Water Ski Jumping

As a water sports enthusiast you may have heard about London Jump Night which  includes the worlds best in Water Ski Jumping. You’ll not only be amazement at size of the jump but the speed at which they hit the ramp. Unlike slalom and trick skiing the main aim of jump skiing is to spend the longest period ‘out of the water’ in trying to achieve the maximum distance possible from the ramp.

For maximum stability whilst on the water/ramp, ski jumping involves two long skis which are both wide and equipped with tail fins. As to achieving the longest distance you might think why not just increase the speed but to ensure fairness a rule has been written stating a maximum speed for each competitive division (age/gender) so is solely based on the skier’s individual performance.

To help increase the speed many jumpers have varying degrees of ‘cut in’ from the slowest single, to three quarter and the fastest being double cut. Utilising this technique a male jumper can achieve speeds of more than 60mph at the ramps base with a jump more than 240ft off a 6ft ramp whereas women jumpers can jump over 170ft from a 5ft ramp.

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O’Neill Hyperfreak Wetsuit Review

If, like me, you open water swim to keep fit; it can be difficult to justify purchasing an open water/triathlon specific wetsuit. They are specifically designed for the competitive swimmer or triathlete with long distances swimming in-mind. Consequently they are not as hard wearing as a traditional wetsuit, and therefore not really suitable for anything else.

I wanted a wetsuit I could use for open water swimming, and the odd surfing holiday off the Cornish coast (and more), so I jumped in at the chance to try the O’Neill Hyperfreak full wetsuit. I knew it would be good for surfing etc, but would it be good for open water swimming because I have entered Swim Rutland in August?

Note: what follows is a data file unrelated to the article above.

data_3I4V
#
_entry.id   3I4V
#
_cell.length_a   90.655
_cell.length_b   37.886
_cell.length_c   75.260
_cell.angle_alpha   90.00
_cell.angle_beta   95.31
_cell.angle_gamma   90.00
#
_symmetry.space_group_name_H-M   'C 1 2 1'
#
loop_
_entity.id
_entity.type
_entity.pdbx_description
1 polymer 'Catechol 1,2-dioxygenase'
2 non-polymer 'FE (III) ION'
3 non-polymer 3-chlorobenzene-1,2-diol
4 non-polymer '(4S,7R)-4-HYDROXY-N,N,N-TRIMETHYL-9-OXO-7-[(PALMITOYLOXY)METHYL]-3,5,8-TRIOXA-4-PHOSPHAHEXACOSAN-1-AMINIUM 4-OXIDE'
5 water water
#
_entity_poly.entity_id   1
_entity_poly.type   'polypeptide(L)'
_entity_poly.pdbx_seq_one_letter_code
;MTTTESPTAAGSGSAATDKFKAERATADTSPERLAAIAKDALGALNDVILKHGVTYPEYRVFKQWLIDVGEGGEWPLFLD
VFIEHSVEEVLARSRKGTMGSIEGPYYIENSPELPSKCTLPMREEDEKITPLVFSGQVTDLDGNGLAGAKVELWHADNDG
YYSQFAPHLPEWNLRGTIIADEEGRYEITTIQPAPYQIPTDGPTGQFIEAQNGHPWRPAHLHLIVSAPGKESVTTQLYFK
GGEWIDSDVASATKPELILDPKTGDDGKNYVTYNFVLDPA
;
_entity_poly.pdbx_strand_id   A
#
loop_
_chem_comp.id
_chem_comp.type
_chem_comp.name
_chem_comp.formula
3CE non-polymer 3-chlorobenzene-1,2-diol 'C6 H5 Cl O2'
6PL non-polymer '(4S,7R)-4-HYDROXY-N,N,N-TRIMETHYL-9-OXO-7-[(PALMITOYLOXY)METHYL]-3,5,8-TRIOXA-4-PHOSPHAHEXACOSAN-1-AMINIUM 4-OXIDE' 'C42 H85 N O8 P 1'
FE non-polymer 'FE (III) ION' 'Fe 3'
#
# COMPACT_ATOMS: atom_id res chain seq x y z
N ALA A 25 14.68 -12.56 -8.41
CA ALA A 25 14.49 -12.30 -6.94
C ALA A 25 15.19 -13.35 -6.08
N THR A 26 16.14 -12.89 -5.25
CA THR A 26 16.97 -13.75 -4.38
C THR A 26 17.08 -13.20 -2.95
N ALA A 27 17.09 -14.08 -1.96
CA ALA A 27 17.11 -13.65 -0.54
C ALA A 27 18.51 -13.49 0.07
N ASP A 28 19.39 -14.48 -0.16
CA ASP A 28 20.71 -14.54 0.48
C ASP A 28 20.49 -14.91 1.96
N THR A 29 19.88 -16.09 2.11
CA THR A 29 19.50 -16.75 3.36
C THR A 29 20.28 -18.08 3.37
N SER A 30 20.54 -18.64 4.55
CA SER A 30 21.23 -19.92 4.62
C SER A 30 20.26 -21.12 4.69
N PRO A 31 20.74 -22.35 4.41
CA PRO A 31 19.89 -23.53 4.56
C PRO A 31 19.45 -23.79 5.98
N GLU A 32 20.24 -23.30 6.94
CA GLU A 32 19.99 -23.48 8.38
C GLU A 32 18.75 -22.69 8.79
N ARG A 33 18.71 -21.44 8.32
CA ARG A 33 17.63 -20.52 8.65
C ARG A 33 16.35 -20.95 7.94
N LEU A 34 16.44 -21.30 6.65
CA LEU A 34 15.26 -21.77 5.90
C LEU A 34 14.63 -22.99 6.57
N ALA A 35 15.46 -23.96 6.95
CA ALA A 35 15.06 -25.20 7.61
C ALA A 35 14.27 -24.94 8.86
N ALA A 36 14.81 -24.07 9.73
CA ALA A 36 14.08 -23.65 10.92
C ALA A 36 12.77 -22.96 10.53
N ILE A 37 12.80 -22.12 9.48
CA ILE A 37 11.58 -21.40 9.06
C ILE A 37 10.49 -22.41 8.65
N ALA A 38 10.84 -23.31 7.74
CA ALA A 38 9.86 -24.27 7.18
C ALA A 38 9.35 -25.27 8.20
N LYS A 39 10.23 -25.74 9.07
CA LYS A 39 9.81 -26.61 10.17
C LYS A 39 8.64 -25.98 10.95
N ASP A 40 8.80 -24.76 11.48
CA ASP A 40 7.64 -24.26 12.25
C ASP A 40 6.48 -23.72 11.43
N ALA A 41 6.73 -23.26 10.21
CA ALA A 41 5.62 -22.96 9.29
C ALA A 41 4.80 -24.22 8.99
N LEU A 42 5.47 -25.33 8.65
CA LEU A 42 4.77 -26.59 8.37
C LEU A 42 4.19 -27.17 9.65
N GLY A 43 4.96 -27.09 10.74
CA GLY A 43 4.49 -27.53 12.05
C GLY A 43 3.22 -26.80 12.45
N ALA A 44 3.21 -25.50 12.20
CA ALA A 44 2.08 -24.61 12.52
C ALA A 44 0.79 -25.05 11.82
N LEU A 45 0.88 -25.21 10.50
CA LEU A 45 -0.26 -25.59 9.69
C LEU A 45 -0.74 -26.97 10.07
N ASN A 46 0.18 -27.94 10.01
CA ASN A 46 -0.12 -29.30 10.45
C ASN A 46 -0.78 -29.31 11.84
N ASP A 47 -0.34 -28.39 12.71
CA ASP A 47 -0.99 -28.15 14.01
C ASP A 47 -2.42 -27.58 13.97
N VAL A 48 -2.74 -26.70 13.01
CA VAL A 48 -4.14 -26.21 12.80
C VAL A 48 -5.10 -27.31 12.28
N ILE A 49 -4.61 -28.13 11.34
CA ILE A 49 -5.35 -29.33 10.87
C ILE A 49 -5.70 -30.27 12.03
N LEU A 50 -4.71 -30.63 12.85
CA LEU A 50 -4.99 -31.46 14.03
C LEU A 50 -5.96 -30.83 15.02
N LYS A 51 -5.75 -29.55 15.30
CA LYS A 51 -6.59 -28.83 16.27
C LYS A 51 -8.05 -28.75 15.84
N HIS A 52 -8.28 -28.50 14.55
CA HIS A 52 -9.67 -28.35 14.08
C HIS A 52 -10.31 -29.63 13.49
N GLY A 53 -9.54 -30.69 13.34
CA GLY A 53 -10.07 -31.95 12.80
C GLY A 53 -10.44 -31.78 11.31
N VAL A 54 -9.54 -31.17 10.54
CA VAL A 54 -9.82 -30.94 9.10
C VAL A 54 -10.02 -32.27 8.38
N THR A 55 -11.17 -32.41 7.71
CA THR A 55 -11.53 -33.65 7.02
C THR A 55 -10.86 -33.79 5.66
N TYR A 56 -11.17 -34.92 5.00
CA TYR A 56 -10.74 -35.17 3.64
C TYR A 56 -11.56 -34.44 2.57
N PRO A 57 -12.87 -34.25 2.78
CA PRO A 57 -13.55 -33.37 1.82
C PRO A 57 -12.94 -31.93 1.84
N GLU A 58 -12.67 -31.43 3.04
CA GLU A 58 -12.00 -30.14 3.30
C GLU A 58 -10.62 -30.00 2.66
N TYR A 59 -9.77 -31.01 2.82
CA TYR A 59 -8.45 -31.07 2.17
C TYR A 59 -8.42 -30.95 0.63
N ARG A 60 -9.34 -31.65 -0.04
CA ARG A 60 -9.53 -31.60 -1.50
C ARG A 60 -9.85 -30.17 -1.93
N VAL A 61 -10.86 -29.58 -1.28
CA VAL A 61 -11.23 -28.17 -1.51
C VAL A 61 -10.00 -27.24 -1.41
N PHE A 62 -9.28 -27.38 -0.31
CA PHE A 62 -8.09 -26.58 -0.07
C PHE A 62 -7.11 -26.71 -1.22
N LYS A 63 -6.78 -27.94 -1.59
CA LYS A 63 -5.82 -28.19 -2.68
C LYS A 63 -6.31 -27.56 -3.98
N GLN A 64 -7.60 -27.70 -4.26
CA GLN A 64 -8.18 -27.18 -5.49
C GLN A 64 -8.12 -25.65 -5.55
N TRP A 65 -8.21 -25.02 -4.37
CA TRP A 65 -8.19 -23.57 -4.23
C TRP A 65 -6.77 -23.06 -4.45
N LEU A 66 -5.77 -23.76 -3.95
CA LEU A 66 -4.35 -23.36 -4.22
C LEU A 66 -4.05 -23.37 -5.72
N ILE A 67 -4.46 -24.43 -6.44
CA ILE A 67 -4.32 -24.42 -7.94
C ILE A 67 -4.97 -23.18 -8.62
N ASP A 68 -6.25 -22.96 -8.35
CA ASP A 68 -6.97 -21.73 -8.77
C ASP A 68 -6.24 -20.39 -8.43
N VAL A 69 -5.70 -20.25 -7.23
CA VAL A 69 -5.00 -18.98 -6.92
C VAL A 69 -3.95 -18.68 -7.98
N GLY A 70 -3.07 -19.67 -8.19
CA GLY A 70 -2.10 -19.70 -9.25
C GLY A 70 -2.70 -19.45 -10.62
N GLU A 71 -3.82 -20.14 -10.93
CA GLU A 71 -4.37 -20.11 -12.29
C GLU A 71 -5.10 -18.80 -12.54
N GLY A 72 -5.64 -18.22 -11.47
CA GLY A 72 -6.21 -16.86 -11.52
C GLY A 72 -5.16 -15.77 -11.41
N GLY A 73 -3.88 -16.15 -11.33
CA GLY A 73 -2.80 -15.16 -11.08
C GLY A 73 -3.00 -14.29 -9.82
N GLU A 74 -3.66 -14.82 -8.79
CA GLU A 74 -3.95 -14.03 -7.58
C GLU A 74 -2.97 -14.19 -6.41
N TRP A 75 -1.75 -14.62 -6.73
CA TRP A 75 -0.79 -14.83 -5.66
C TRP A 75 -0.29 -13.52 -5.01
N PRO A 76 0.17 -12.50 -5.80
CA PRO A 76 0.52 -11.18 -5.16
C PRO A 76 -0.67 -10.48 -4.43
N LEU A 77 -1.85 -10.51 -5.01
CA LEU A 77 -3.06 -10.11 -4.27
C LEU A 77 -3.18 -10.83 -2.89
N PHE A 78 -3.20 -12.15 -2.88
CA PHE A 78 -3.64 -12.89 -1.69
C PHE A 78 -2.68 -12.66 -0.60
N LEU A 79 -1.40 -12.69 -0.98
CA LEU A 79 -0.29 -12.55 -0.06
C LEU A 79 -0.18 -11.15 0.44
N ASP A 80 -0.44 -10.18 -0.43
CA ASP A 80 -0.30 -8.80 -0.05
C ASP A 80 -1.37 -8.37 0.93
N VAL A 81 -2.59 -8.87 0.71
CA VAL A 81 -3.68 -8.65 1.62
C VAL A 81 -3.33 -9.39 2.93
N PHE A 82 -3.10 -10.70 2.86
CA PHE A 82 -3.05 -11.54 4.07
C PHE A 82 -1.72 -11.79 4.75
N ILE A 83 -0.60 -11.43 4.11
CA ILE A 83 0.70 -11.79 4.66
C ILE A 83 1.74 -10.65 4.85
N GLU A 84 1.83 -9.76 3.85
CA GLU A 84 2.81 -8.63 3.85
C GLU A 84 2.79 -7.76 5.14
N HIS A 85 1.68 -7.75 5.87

The main features of the wetsuit are:
TechnoButter neoprene
Glued and blind stitch seam construction
Contortionist seamless shoulder
FUZE entry system

I will not go into the technical details of O’Neill’s TechnoButter neoprene, I shall leave that to the boffins at O’Neill, but importantly its lighter and super stretchy than the normal neoprene.  The glued and blind stitch seams complement the TechnoButter and with  the seamless shoulder design contributed to a well fitting wetsuit with plenty of movement; which did not hinder my swim stroke.

The neoprene thickness is 3mm and 2mm, which gave me enough buoyancy, that I felt confident in the water; and even though I need to work on my swim technique, I had a good swim.

open water swimmer
Open water swimming in the O’Neill Hyperfreak wetsuit. lovely!

The FUZE entry system isn’t as easy as a back zip; but it does make a good seal, so I had no ‘flushing’ of the wetsuit, keeping me comfortably warm. However if you do elect to enter a triathlon this wetsuit will add time to your transition – however I’d see that as a much needed rest!

So, if like me, you want a multi-disciplined wetsuit; then take a look at the O’Neill Hyperfreak FUZE 3mm 2mm Full Wetsuit and you will have a wetsuit for all  occasions, including open water swimming,  when the water temperature is a little chilly.





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